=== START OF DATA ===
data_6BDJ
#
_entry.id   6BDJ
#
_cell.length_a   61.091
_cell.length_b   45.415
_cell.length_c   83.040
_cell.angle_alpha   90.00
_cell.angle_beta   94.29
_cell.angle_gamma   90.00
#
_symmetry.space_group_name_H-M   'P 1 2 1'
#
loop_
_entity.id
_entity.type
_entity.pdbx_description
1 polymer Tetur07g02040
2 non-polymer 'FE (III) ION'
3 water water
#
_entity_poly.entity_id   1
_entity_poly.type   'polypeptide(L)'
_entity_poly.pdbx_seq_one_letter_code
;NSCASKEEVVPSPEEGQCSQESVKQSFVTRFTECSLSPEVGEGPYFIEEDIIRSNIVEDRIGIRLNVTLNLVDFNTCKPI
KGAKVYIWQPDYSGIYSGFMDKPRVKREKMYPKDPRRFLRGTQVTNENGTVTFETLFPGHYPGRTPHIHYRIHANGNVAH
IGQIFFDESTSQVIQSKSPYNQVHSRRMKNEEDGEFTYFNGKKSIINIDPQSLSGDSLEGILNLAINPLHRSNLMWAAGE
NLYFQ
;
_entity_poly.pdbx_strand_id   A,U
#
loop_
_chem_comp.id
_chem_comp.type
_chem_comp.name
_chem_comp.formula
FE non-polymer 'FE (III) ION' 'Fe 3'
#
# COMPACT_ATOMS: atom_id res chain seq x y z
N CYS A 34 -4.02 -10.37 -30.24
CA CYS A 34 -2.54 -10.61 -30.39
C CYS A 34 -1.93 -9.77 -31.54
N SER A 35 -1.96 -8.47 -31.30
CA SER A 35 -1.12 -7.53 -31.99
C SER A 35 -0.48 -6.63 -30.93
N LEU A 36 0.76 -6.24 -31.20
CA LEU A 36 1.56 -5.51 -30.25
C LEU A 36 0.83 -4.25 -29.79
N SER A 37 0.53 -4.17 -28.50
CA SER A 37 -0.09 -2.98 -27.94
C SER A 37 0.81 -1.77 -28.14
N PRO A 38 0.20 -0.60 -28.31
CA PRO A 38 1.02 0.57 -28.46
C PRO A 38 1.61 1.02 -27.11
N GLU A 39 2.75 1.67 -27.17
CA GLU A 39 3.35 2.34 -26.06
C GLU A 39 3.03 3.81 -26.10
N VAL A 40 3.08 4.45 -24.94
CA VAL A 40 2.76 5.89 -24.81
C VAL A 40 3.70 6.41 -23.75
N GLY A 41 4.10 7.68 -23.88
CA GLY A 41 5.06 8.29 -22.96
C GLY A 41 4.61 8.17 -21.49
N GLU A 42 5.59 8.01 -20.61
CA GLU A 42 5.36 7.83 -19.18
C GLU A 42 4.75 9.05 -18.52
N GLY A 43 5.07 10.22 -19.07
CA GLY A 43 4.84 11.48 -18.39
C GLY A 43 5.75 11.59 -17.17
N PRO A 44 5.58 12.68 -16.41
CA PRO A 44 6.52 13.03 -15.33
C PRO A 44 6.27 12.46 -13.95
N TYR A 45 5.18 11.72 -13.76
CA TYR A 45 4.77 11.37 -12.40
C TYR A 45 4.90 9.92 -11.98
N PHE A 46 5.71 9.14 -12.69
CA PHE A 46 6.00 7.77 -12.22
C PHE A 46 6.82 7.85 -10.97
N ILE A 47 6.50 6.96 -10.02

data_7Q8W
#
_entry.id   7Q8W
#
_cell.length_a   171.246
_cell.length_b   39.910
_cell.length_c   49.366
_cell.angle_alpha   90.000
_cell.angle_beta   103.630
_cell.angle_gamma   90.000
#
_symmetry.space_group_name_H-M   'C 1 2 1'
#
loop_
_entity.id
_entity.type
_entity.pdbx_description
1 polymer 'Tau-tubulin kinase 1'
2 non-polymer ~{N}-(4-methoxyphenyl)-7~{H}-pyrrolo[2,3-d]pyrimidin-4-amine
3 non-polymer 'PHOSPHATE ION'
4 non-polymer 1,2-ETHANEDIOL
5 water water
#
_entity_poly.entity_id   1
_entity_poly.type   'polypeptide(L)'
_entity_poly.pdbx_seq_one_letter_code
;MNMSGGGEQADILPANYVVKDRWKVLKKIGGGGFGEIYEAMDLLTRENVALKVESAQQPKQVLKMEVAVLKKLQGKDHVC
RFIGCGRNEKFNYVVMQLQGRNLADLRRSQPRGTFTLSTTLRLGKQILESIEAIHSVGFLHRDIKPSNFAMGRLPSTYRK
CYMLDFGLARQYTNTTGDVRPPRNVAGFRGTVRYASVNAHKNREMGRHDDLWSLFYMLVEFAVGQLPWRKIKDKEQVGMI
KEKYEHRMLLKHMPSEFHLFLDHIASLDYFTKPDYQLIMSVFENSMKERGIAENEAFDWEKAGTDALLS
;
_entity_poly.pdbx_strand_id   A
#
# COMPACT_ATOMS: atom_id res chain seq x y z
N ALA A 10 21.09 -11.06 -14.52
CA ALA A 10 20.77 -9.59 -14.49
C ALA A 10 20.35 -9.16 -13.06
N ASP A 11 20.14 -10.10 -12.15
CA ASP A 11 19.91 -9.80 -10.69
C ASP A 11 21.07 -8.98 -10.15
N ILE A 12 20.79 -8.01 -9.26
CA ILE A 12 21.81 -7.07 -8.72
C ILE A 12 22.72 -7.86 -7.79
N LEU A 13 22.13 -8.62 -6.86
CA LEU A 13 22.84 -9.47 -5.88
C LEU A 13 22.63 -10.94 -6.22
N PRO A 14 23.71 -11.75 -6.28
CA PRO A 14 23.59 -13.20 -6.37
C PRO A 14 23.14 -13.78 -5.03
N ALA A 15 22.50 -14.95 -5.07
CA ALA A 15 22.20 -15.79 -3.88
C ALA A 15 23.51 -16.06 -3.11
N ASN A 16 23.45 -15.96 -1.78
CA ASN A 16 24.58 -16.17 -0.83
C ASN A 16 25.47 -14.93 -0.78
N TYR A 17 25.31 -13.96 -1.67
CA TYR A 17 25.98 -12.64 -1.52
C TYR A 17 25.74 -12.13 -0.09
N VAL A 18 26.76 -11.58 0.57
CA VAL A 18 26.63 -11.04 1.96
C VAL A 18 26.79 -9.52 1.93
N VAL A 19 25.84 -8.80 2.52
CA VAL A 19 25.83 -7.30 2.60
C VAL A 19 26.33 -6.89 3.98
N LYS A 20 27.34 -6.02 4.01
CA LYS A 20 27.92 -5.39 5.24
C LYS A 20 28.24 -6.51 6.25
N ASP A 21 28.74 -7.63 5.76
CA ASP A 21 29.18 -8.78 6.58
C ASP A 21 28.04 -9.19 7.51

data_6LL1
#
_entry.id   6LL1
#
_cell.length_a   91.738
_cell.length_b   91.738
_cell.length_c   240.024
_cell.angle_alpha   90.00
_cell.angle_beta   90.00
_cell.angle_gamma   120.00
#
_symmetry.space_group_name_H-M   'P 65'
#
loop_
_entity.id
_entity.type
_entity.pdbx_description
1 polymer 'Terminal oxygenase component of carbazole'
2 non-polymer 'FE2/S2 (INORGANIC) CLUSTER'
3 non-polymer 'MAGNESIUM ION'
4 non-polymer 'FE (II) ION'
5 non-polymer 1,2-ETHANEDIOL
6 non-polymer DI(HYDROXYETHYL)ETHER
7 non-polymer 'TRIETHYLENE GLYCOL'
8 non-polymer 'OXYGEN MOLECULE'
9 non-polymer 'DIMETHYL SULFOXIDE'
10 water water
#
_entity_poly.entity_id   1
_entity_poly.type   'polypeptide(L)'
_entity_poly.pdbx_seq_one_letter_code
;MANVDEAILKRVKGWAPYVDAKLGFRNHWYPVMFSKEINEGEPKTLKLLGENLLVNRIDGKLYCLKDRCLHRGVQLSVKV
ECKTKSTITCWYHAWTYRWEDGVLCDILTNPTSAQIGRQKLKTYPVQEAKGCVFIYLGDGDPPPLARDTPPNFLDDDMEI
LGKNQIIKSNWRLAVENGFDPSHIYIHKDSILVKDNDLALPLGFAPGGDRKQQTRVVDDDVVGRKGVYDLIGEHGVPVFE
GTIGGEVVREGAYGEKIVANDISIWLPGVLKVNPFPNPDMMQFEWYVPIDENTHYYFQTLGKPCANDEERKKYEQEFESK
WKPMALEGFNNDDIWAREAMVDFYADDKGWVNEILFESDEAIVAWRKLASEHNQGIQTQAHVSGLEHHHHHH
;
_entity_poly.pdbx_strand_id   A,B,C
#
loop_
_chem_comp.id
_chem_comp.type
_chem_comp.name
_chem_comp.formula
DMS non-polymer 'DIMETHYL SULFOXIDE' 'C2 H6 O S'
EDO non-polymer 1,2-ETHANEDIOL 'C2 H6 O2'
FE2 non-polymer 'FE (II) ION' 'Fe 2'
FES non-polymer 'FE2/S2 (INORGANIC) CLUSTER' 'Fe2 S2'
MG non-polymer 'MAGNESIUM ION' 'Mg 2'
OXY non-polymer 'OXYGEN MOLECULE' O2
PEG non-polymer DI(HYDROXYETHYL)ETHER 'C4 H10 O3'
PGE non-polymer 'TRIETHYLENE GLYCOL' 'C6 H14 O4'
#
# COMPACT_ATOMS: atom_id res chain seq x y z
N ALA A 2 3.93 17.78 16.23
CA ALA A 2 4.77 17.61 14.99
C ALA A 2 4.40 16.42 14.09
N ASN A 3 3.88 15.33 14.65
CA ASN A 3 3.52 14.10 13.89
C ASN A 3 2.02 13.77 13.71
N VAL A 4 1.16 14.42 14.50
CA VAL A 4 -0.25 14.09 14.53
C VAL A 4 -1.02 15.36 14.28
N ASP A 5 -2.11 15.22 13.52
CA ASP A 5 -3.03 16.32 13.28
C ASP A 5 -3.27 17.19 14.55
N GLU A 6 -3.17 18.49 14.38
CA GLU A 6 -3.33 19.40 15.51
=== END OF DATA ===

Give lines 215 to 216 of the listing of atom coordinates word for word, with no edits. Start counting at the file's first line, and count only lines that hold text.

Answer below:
C ASP A 5 -3.27 17.19 14.55
N GLU A 6 -3.17 18.49 14.38